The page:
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New turtle species from the late Cretaceous discovered by second grader in Kuji City, Iwate Prefecture — Waseda University and Kuji Amber Museum conduct joint excavation


A research group led by Professor Ren Hirayama of the Faculty of International Research and Education at Waseda University, and Director Hisao Shinden of Kuji Amber Museum in Kuji City, Iwate Prefecture, verified a new fossil turtle species (Lindholmemys) in the Tamagawa Formation of the Kuji Formation that existed during the Late Cretaceous Period (approximately 90 million years ago). A press conference was held at Waseda University (Shinjuku City, Tokyo) on July 13, 2023.

The fossil of a lower jaw measuring approximately 1 cm, which has never been reported before, was discovered by Tasuku Kubo (a second-grade student at the time of the discovery), who was accompanying his parents who participated in the excavation. The new fossil turtle species was discovered in the Tamagawa Formation of the Kuji Formation (Kokuji Town, Kuji City, Iwate Prefecture) and has been dated to the Late Cretaceous Period through radiometric dating of volcanic ash.

Approximately 2,800 fossils of roughly 30 species of vertebrates have been found, including the teeth of large plant-eating dinosaurs and carnivorous dinosaurs, turtles, crocodilians, choristodera, and sharks. These fossils were discovered along with amber from the same formation. Fossils from various marine and terrestrial organism groups have been excavated from this formation, making it one of the most important and rare formations in the world for researching the biodiversity of the time.

Fossils of turtles, small plant-eating dinosaurs, pterosaurs, and carnivorous dinosaurs have also been discovered at the nearby amber mining experience site of Kuji Amber Museum. According to the degree of degeneration of the amber excavated in the same formation, the Kuji Formation is very soft and has not been exposed to temperatures above 50 degrees Celsius. This is also the reason why heat-sensitive amber can be mined without turning into charcoal, making it highly likely that information from that time has been preserved.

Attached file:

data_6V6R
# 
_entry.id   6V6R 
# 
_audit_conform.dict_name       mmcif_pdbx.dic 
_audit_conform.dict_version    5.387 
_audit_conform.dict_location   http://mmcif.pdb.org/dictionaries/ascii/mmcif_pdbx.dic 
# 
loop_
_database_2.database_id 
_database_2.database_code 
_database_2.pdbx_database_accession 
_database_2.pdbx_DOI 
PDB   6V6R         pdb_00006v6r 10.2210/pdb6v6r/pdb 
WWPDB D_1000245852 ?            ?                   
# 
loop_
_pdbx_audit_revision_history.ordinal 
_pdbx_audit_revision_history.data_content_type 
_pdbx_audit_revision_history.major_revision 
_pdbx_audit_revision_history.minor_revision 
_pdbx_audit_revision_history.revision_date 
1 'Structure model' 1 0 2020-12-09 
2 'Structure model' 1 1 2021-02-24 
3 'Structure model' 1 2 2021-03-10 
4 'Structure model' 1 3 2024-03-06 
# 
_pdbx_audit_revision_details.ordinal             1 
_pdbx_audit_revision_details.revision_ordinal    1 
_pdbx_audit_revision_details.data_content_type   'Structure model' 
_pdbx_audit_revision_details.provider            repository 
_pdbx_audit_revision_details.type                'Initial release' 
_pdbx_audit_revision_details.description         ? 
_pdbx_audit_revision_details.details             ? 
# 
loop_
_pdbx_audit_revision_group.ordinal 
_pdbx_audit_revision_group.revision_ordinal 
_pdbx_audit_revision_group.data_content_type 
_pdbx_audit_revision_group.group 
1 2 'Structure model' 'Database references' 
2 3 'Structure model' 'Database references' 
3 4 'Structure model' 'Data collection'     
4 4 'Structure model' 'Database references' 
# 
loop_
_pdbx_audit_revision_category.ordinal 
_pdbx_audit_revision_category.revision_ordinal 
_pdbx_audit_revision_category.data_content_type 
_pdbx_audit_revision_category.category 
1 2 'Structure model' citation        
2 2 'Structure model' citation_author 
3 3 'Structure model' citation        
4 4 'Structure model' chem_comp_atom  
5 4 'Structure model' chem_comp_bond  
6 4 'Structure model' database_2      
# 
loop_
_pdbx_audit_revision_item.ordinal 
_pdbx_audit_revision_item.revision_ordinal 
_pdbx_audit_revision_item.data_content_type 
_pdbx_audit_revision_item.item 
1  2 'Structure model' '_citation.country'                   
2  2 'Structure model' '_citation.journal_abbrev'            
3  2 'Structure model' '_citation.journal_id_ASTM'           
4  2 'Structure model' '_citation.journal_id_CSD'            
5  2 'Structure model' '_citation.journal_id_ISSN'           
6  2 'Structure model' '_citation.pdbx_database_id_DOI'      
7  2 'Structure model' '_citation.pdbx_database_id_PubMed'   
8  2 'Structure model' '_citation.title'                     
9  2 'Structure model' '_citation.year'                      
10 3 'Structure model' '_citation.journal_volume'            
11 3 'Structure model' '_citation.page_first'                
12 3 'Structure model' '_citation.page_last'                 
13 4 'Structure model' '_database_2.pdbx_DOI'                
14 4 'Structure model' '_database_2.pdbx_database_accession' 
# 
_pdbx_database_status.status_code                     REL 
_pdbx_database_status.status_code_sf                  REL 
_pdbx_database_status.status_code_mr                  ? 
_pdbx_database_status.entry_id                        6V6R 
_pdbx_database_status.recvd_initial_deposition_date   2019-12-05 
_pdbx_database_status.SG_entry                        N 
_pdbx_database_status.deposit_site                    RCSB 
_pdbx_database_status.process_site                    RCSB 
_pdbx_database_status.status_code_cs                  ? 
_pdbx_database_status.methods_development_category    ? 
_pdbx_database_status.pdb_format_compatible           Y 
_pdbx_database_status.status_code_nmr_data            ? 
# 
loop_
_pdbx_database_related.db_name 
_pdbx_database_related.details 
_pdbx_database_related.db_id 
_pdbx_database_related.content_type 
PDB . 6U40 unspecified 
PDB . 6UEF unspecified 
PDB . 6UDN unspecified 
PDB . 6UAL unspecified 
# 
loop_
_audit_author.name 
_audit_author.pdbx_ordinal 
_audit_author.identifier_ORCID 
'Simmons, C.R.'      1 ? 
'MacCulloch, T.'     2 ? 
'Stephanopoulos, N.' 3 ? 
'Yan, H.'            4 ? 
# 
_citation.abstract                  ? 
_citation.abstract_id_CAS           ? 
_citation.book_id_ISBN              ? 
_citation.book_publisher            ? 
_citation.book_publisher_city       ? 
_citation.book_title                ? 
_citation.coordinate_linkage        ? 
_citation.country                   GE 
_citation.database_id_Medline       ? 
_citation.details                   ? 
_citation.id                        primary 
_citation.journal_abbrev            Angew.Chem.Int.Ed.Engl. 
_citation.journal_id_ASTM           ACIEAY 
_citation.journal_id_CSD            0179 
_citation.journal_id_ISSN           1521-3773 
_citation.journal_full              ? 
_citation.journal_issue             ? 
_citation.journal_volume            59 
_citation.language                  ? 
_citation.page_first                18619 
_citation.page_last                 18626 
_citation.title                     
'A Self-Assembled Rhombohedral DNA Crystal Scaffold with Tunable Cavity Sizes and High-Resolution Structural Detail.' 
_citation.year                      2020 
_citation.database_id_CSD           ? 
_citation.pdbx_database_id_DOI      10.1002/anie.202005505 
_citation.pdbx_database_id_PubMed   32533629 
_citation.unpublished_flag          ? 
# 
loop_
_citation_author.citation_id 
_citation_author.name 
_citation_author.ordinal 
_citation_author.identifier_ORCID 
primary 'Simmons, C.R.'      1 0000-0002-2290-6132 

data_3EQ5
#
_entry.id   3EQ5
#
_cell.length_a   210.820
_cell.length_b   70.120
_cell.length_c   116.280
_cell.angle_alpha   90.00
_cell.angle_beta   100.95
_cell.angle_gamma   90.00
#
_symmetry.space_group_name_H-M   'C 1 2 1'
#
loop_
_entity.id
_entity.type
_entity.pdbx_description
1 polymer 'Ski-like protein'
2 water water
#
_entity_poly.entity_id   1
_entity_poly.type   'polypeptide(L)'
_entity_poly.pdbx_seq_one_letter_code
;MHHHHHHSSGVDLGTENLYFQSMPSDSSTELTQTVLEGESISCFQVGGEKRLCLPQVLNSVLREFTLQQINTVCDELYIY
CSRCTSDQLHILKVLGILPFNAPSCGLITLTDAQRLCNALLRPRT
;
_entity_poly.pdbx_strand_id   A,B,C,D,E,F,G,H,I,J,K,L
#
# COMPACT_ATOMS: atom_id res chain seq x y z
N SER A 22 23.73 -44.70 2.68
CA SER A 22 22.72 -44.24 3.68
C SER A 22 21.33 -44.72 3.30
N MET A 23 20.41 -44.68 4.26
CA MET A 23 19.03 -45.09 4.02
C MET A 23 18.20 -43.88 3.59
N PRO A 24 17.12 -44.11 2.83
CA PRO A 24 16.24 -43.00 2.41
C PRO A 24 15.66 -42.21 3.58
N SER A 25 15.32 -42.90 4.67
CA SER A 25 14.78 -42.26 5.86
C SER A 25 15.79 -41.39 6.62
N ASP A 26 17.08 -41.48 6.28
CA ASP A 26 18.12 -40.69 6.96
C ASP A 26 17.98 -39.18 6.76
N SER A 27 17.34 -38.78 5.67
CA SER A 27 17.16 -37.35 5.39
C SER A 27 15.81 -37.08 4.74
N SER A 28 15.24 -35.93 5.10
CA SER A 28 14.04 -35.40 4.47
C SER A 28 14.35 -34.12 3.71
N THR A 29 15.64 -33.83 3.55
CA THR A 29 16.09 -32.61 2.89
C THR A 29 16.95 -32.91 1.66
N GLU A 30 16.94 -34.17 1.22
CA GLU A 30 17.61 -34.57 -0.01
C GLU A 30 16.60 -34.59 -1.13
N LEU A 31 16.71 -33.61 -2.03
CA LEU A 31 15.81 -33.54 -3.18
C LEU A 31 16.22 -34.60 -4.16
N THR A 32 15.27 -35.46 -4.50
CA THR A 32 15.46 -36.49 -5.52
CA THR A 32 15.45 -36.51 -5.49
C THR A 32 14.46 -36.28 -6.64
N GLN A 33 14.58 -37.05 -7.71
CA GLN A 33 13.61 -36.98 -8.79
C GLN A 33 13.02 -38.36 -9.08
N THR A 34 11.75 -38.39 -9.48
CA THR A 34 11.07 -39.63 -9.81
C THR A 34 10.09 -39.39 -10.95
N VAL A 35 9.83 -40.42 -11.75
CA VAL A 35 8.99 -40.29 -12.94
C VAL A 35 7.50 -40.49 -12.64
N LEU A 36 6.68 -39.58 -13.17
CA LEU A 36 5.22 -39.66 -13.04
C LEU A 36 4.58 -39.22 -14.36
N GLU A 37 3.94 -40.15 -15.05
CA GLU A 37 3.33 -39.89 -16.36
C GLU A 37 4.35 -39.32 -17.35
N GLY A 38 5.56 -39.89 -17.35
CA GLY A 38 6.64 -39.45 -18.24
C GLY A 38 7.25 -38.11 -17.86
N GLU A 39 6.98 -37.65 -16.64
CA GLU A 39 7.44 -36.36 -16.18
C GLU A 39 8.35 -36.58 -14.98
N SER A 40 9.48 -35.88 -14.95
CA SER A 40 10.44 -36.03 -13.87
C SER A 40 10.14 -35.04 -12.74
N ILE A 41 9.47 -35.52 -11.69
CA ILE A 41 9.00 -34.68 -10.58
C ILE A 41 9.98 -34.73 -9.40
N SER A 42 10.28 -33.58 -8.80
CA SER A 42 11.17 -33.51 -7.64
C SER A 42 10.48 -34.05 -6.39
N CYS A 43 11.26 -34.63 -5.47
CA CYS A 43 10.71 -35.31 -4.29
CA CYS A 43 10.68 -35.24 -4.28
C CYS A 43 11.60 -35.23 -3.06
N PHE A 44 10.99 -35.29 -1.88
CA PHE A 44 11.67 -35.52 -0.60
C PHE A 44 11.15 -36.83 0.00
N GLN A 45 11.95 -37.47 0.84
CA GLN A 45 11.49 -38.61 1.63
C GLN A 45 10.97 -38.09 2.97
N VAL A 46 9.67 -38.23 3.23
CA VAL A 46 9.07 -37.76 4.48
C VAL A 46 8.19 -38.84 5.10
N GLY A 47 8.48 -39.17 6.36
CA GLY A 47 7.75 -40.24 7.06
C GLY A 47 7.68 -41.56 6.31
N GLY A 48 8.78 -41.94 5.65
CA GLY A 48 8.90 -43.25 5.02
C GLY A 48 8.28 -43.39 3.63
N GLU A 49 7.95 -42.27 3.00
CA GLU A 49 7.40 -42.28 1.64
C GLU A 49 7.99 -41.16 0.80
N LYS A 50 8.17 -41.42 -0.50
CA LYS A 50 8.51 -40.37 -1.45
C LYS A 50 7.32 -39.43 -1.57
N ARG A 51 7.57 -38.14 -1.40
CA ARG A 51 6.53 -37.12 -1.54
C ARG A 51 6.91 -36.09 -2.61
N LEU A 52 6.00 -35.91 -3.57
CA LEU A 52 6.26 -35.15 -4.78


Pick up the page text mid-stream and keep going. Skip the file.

Turtles are an old animal, having existed at least since the Triassic Period of the Mesozoic era (220 million years ago). Today, there are more than 300 species of turtles, 160 of which belong to the Lindholmidae family.

Lindholmemys is considered to be the ancestral group of the Lindholmidae family. The dorsal and ventral carapaces are strongly connected, and the relative depth and width of the scale groove (the boundary of the scales covering the carapace) are several times greater than those in other aquatic turtles. The carapace is small for a Cretaceous terrestrial turtle, with a maximum length of 30 cm. It is distinguished from post-Eocene Lindholmidae turtles by the continuous development of four to three pairs of inferior marginal scales at the border between the ventral and dorsal carapaces.

The fossil of the Lindholmemys turtle is different from those of any previously reported family, in that the anterior-most scale on the dorsal carapace is narrower while the posterior-most scale is wider, and the anterior-most scale on the ventral carapace is smaller.

The researchers confirmed that the occlusal surface is narrow in front and expands in the back, which is a feature not seen in modern turtles. However, this jaw fossil cannot be compared with fossils from other families or from the same family in different localities owing to the scarcity of reports on jaw fossils. This means that the jaw movement is different from that of modern turtles.

The fossil discovered in this study is believed to be the oldest among the Lindholmemys family. Currently, 11 different genera of this family have been confirmed in Asia outside of India, and they lived during a period spanning from the Late Cretaceous to the Paleogene (approximately 90-60 million years ago). This is the second discovery of a new species of vertebrate from the Mesozoic era in Iwate Prefecture, following the discovery of Adkus kohaku, which was reported by the research group in 2021.

Hirayama and his colleagues have continued intensive biannual surveys since 2012. Although several fossils of Lindholmemys turtles have been found since the first survey, last year's survey has revealed the possibility of a new species. The research group will continue to conduct more detailed surveys in the future.

This article has been translated by JST with permission from The Science News Ltd. ( Unauthorized reproduction of the article and photographs is prohibited.

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